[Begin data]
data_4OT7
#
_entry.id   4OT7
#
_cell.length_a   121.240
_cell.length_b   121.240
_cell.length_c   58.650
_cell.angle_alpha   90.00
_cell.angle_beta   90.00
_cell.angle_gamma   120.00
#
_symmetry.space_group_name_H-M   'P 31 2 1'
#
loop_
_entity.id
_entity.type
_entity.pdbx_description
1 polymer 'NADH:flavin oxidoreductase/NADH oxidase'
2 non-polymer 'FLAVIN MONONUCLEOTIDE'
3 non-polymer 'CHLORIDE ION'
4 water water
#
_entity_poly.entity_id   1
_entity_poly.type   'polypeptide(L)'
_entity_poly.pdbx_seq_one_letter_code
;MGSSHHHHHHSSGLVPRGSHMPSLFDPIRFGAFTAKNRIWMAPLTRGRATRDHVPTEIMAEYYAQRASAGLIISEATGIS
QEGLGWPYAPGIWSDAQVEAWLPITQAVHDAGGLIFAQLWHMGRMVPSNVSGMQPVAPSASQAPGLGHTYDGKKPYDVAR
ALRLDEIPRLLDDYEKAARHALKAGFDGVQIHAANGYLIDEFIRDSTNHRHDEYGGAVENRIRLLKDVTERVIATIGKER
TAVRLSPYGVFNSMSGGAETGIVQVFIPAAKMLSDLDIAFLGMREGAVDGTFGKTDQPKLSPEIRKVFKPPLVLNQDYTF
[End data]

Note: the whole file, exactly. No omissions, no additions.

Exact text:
data_4OT7
#
_entry.id   4OT7
#
_cell.length_a   121.240
_cell.length_b   121.240
_cell.length_c   58.650
_cell.angle_alpha   90.00
_cell.angle_beta   90.00
_cell.angle_gamma   120.00
#
_symmetry.space_group_name_H-M   'P 31 2 1'
#
loop_
_entity.id
_entity.type
_entity.pdbx_description
1 polymer 'NADH:flavin oxidoreductase/NADH oxidase'
2 non-polymer 'FLAVIN MONONUCLEOTIDE'
3 non-polymer 'CHLORIDE ION'
4 water water
#
_entity_poly.entity_id   1
_entity_poly.type   'polypeptide(L)'
_entity_poly.pdbx_seq_one_letter_code
;MGSSHHHHHHSSGLVPRGSHMPSLFDPIRFGAFTAKNRIWMAPLTRGRATRDHVPTEIMAEYYAQRASAGLIISEATGIS
QEGLGWPYAPGIWSDAQVEAWLPITQAVHDAGGLIFAQLWHMGRMVPSNVSGMQPVAPSASQAPGLGHTYDGKKPYDVAR
ALRLDEIPRLLDDYEKAARHALKAGFDGVQIHAANGYLIDEFIRDSTNHRHDEYGGAVENRIRLLKDVTERVIATIGKER
TAVRLSPYGVFNSMSGGAETGIVQVFIPAAKMLSDLDIAFLGMREGAVDGTFGKTDQPKLSPEIRKVFKPPLVLNQDYTF